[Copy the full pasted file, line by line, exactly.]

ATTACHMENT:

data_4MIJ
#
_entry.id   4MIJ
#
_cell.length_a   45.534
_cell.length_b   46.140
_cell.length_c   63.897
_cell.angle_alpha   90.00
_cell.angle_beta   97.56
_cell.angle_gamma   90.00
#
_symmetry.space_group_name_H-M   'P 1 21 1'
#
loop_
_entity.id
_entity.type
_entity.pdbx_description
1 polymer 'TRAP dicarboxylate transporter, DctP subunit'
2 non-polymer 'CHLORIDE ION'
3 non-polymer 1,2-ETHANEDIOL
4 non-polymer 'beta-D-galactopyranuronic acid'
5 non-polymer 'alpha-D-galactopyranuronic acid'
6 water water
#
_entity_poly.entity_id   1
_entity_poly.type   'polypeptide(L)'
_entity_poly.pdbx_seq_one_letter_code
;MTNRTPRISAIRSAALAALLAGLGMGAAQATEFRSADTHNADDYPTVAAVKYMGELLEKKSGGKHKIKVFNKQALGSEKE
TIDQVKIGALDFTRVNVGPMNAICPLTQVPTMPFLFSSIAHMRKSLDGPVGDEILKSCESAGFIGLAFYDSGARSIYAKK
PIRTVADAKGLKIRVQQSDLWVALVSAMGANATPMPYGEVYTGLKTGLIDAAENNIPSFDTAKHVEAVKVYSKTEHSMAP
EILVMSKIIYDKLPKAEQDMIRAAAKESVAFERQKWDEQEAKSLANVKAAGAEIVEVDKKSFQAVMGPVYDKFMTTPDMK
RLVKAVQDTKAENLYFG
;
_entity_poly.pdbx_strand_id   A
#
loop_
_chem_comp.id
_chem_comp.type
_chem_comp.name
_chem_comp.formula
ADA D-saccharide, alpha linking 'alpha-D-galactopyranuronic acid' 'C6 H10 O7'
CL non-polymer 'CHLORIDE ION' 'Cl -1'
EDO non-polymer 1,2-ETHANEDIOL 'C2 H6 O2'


data_4MIJ
#
_entry.id   4MIJ
#
_cell.length_a   45.534
_cell.length_b   46.140
_cell.length_c   63.897
_cell.angle_alpha   90.00
_cell.angle_beta   97.56
_cell.angle_gamma   90.00
#
_symmetry.space_group_name_H-M   'P 1 21 1'
#
loop_
_entity.id
_entity.type
_entity.pdbx_description
1 polymer 'TRAP dicarboxylate transporter, DctP subunit'
2 non-polymer 'CHLORIDE ION'
3 non-polymer 1,2-ETHANEDIOL
4 non-polymer 'beta-D-galactopyranuronic acid'
5 non-polymer 'alpha-D-galactopyranuronic acid'
6 water water
#
_entity_poly.entity_id   1
_entity_poly.type   'polypeptide(L)'
_entity_poly.pdbx_seq_one_letter_code
;MTNRTPRISAIRSAALAALLAGLGMGAAQATEFRSADTHNADDYPTVAAVKYMGELLEKKSGGKHKIKVFNKQALGSEKE
TIDQVKIGALDFTRVNVGPMNAICPLTQVPTMPFLFSSIAHMRKSLDGPVGDEILKSCESAGFIGLAFYDSGARSIYAKK
PIRTVADAKGLKIRVQQSDLWVALVSAMGANATPMPYGEVYTGLKTGLIDAAENNIPSFDTAKHVEAVKVYSKTEHSMAP
EILVMSKIIYDKLPKAEQDMIRAAAKESVAFERQKWDEQEAKSLANVKAAGAEIVEVDKKSFQAVMGPVYDKFMTTPDMK
RLVKAVQDTKAENLYFG
;
_entity_poly.pdbx_strand_id   A
#
loop_
_chem_comp.id
_chem_comp.type
_chem_comp.name
_chem_comp.formula
ADA D-saccharide, alpha linking 'alpha-D-galactopyranuronic acid' 'C6 H10 O7'
CL non-polymer 'CHLORIDE ION' 'Cl -1'
EDO non-polymer 1,2-ETHANEDIOL 'C2 H6 O2'